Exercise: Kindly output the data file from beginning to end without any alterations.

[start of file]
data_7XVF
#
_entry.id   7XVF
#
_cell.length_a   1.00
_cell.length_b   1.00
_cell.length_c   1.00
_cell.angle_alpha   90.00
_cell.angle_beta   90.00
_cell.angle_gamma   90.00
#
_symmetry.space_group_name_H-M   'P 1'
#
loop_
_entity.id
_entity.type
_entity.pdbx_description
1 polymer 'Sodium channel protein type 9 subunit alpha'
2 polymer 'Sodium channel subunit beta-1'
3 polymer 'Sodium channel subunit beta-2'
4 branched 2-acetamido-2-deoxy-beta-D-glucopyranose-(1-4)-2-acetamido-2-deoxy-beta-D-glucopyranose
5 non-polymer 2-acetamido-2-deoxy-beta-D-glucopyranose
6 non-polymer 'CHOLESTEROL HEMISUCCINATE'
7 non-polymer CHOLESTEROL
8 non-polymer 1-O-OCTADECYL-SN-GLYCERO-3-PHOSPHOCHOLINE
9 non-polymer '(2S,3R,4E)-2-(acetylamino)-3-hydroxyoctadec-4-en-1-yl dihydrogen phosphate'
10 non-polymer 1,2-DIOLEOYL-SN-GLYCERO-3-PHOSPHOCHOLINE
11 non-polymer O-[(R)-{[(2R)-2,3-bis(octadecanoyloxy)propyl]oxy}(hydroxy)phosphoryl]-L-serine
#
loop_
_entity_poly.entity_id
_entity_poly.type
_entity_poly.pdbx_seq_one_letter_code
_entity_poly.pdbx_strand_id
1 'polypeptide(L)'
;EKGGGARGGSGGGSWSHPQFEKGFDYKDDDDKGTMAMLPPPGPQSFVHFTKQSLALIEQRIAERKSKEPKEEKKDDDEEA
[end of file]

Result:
data_7XVF
#
_entry.id   7XVF
#
_cell.length_a   1.00
_cell.length_b   1.00
_cell.length_c   1.00
_cell.angle_alpha   90.00
_cell.angle_beta   90.00
_cell.angle_gamma   90.00
#
_symmetry.space_group_name_H-M   'P 1'
#
loop_
_entity.id
_entity.type
_entity.pdbx_description
1 polymer 'Sodium channel protein type 9 subunit alpha'
2 polymer 'Sodium channel subunit beta-1'
3 polymer 'Sodium channel subunit beta-2'
4 branched 2-acetamido-2-deoxy-beta-D-glucopyranose-(1-4)-2-acetamido-2-deoxy-beta-D-glucopyranose
5 non-polymer 2-acetamido-2-deoxy-beta-D-glucopyranose
6 non-polymer 'CHOLESTEROL HEMISUCCINATE'
7 non-polymer CHOLESTEROL
8 non-polymer 1-O-OCTADECYL-SN-GLYCERO-3-PHOSPHOCHOLINE
9 non-polymer '(2S,3R,4E)-2-(acetylamino)-3-hydroxyoctadec-4-en-1-yl dihydrogen phosphate'
10 non-polymer 1,2-DIOLEOYL-SN-GLYCERO-3-PHOSPHOCHOLINE
11 non-polymer O-[(R)-{[(2R)-2,3-bis(octadecanoyloxy)propyl]oxy}(hydroxy)phosphoryl]-L-serine
#
loop_
_entity_poly.entity_id
_entity_poly.type
_entity_poly.pdbx_seq_one_letter_code
_entity_poly.pdbx_strand_id
1 'polypeptide(L)'
;EKGGGARGGSGGGSWSHPQFEKGFDYKDDDDKGTMAMLPPPGPQSFVHFTKQSLALIEQRIAERKSKEPKEEKKDDDEEA